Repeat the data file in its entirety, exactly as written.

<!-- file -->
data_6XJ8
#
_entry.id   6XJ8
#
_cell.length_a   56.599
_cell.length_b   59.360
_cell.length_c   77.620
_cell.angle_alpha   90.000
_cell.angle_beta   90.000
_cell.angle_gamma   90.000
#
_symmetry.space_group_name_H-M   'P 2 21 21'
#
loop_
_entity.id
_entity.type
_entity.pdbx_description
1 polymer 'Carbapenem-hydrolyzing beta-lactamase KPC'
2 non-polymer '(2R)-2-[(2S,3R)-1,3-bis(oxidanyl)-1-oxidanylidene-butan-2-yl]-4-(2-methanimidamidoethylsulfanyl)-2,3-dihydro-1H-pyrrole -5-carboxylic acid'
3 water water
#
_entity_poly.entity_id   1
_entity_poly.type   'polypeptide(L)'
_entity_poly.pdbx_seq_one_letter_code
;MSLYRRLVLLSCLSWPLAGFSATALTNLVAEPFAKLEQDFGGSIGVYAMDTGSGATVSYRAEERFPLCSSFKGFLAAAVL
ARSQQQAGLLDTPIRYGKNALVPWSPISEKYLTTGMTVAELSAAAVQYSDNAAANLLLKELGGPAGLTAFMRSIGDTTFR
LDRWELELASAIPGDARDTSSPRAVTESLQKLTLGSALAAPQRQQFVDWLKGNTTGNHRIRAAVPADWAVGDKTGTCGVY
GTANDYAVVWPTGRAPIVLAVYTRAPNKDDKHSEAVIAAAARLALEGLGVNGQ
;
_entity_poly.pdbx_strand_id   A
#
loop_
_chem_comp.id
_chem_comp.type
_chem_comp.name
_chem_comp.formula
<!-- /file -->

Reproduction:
data_6XJ8
#
_entry.id   6XJ8
#
_cell.length_a   56.599
_cell.length_b   59.360
_cell.length_c   77.620
_cell.angle_alpha   90.000
_cell.angle_beta   90.000
_cell.angle_gamma   90.000
#
_symmetry.space_group_name_H-M   'P 2 21 21'
#
loop_
_entity.id
_entity.type
_entity.pdbx_description
1 polymer 'Carbapenem-hydrolyzing beta-lactamase KPC'
2 non-polymer '(2R)-2-[(2S,3R)-1,3-bis(oxidanyl)-1-oxidanylidene-butan-2-yl]-4-(2-methanimidamidoethylsulfanyl)-2,3-dihydro-1H-pyrrole -5-carboxylic acid'
3 water water
#
_entity_poly.entity_id   1
_entity_poly.type   'polypeptide(L)'
_entity_poly.pdbx_seq_one_letter_code
;MSLYRRLVLLSCLSWPLAGFSATALTNLVAEPFAKLEQDFGGSIGVYAMDTGSGATVSYRAEERFPLCSSFKGFLAAAVL
ARSQQQAGLLDTPIRYGKNALVPWSPISEKYLTTGMTVAELSAAAVQYSDNAAANLLLKELGGPAGLTAFMRSIGDTTFR
LDRWELELASAIPGDARDTSSPRAVTESLQKLTLGSALAAPQRQQFVDWLKGNTTGNHRIRAAVPADWAVGDKTGTCGVY
GTANDYAVVWPTGRAPIVLAVYTRAPNKDDKHSEAVIAAAARLALEGLGVNGQ
;
_entity_poly.pdbx_strand_id   A
#
loop_
_chem_comp.id
_chem_comp.type
_chem_comp.name
_chem_comp.formula